Radiation Therapist Careers

Oncology, which is a branch of medicine that handles the diagnosis, prevention and treatment of cancer, requires a large medical team. One such member of the team is a radiation therapist. Radiation therapists most commonly work in hospitals, where they are an essential part of an oncology team, and they are the ones who perform radiation treatment to patients. They do so by targeting the region in a patient’s body and administering the proper dose of radiation. Radiation therapy typically helps patients fighting cancer, which means that the therapists typically deal with patients in an emotional and difficult part of their life. To become a radiation therapist, you must have the proper training, licenses, and education, since administering the wrong dose of radiation can make a patient ill. Training for radiation therapy highlights the safety precautions they must take since excessive exposure to radiation can be harmful. However, the training also teaches the joys of the job, as it can be rewarding to help patients potentially fight for their lives.

Phlebotomist Careers

A common task in a medical setting is drawing a patient’s blood, and the person who performs this task is usually a phlebotomist. Phlebotomists work in many settings, such as mobile donation centers and hospitals. Phlebotomists draw blood for many reasons, ranging from blood tests, blood transfusions, blood donations and research. Handling people’s blood needs to be done with extreme care, since they risk exposing themselves to infectious diseases, like HIV and hepatitis. They also need to be extremely detailed-oriented, since they are handling many different blood samples from various donors, most of which most likely look the same. Nevertheless, if they take their job seriously, they will most likely always be able to find employment, as long as health care professionals need blood samples and blood donations are needed.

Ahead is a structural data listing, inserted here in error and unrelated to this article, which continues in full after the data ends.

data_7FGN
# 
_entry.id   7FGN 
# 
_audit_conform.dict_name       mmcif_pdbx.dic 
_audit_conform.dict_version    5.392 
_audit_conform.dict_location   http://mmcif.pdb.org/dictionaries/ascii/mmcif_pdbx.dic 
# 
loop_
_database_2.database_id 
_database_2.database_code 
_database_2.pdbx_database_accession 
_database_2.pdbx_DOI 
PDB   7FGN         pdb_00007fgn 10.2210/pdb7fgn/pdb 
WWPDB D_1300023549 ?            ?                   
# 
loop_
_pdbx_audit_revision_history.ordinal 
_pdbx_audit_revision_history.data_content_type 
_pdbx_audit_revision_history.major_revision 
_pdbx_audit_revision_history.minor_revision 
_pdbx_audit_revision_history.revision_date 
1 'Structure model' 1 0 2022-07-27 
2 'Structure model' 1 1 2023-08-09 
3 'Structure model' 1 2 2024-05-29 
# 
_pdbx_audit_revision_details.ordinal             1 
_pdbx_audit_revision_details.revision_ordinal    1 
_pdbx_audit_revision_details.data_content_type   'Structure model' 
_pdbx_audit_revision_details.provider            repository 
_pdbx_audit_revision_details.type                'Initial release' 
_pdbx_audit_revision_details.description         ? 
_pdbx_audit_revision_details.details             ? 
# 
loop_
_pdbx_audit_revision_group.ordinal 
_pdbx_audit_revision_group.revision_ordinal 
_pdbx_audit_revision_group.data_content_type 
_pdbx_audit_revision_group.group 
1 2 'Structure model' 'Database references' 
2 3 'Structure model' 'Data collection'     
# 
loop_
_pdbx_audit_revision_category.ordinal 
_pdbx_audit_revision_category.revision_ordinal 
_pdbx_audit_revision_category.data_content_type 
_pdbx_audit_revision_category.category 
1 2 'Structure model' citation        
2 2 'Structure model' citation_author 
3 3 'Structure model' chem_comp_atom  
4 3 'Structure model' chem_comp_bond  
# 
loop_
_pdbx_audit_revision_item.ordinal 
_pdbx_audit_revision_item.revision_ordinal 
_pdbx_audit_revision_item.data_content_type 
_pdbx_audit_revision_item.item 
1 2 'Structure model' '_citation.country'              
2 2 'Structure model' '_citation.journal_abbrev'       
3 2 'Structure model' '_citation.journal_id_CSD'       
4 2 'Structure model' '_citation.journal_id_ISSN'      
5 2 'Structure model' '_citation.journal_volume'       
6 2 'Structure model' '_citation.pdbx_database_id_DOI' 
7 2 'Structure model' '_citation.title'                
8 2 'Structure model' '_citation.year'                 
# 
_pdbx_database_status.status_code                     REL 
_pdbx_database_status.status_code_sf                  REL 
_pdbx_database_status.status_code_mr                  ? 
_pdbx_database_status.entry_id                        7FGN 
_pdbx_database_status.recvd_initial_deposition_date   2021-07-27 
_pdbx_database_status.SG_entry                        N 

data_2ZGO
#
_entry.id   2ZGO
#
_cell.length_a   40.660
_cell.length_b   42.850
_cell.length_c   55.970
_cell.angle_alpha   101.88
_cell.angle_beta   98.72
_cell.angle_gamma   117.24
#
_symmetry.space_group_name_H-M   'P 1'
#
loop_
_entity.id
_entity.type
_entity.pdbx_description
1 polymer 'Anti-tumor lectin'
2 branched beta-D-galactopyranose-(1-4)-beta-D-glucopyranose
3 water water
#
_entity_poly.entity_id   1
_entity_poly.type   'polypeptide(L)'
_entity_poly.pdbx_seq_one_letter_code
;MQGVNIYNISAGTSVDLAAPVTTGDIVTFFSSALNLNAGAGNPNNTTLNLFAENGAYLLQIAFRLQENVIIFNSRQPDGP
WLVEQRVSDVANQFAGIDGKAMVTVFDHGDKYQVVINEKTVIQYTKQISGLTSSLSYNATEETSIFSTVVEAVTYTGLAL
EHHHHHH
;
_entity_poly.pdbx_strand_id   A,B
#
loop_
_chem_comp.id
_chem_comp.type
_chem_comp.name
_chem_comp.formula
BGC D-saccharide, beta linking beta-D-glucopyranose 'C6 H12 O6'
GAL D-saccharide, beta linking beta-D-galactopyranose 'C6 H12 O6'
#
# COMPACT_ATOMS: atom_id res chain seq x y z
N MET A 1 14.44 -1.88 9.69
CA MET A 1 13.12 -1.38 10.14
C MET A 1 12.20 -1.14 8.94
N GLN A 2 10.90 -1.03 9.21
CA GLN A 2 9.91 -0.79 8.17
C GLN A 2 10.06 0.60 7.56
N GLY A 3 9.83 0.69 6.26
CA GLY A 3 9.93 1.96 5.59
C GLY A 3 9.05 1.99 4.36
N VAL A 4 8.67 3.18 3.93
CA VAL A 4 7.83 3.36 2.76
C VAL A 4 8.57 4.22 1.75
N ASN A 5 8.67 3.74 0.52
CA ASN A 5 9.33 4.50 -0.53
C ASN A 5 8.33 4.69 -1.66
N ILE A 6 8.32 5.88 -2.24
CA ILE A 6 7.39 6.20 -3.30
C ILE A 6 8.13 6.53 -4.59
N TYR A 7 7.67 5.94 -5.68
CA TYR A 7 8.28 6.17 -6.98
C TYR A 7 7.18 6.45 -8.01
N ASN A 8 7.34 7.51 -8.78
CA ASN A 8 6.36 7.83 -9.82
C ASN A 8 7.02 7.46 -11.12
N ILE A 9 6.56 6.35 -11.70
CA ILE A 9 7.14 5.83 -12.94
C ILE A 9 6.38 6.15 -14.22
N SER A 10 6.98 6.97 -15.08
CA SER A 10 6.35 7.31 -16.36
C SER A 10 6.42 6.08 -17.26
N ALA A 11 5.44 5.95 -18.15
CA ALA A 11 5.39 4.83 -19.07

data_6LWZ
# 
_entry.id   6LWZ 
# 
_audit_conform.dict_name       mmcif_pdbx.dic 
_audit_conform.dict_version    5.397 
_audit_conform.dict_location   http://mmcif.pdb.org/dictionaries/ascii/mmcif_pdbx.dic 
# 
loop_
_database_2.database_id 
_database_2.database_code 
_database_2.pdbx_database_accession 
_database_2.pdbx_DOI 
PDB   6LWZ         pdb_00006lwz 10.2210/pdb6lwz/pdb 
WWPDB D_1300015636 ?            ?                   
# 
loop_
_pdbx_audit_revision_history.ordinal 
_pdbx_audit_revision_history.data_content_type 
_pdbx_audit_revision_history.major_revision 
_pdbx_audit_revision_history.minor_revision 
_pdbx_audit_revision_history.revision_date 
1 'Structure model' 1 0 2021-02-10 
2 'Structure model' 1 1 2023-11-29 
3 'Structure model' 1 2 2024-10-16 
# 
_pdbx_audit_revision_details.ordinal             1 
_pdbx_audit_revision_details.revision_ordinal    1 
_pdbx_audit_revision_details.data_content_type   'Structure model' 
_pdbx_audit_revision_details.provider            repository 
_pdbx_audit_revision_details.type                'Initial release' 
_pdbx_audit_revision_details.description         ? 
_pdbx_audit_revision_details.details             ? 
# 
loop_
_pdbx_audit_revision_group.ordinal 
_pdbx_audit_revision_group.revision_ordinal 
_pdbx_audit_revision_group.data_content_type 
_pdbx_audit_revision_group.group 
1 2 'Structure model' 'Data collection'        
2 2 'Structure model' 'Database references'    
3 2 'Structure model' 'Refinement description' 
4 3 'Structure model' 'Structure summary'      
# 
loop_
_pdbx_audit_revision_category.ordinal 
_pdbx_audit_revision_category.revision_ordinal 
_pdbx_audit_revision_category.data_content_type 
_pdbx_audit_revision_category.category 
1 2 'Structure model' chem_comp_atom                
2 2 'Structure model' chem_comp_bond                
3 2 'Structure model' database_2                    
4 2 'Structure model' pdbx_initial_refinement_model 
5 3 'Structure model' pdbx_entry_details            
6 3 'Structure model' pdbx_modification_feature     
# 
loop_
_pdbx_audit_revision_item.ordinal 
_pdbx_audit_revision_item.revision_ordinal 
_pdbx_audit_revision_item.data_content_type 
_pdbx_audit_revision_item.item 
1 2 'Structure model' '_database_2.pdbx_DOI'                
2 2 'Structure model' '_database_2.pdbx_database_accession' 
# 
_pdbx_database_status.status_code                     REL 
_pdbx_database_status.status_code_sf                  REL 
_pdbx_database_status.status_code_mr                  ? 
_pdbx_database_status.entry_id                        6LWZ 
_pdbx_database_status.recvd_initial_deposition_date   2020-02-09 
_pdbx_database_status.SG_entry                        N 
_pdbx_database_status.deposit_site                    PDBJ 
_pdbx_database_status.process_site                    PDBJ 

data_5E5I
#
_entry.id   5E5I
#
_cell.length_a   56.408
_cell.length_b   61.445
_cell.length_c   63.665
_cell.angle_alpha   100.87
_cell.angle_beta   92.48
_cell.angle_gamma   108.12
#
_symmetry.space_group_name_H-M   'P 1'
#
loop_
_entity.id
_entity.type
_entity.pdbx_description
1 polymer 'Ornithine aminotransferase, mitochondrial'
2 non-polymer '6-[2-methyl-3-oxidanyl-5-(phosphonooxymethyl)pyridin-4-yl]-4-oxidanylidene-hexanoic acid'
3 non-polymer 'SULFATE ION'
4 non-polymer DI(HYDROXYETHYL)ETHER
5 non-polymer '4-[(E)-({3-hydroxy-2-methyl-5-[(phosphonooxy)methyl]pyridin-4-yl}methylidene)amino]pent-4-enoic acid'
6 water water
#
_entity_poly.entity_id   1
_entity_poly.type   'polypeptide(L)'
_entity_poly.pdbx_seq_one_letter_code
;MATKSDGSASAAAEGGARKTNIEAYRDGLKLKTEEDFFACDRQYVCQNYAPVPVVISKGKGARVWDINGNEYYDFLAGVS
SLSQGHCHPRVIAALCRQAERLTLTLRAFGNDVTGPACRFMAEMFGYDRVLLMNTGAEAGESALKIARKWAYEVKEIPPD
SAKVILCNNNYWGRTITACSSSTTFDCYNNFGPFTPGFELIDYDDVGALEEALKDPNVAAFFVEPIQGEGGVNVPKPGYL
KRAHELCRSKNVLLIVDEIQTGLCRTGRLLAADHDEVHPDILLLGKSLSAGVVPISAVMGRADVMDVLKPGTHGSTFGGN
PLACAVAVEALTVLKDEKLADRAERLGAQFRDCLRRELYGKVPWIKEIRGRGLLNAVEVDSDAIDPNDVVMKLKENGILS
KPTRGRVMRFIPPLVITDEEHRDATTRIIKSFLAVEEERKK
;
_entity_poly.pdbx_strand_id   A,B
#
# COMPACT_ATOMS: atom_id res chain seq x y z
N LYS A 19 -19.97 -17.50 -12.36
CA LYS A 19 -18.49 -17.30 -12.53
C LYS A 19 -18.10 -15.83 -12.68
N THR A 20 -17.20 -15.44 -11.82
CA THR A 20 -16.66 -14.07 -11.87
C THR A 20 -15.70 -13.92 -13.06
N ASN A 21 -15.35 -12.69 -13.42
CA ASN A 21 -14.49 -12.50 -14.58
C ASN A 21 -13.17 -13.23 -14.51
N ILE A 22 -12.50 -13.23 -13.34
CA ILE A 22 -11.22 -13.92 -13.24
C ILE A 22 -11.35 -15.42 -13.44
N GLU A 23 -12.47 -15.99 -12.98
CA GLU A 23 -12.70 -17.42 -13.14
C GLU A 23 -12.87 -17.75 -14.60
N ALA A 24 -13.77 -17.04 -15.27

Medical Billing and Coding

Health sciences careers are not just limited to careers that require medical training. They also include medical billing and coding, which is an essential part of a health sciences team. Medical billing and coding are responsible for taking the information on a patient’s medical history, which has been added by doctors, nurses, and other healthcare professionals, and transcribing the data. This data includes their treatment and insurance information. They then transcribe the data into a universal code that has been approved for the medical industry. The medical code is critical since both healthcare providers, and insurance companies use it. While medical billing and medical coding have similar job duties, they are not always the same job. Medical coders focus on the information about the patient’s medical history, while medical billers concentrate on gathering the money that is due by sending a request to the patient’s insurance company. Both careers require high concentration and attention to details, and the patience to make sure that the right information is being added.

Learn More About Health Science Careers

If you are interested in a health sciences career, you have an array of options. If you would like to learn more about the various health sciences careers, you can continue to read the following pages. You may find yourself drawn to a health sciences career that you had not heard of until now or perhaps you are getting the assurance that the career you want to pursue is the right one for you. Nevertheless, no matter what you take out of the information you read, you are one step closer to a brighter future.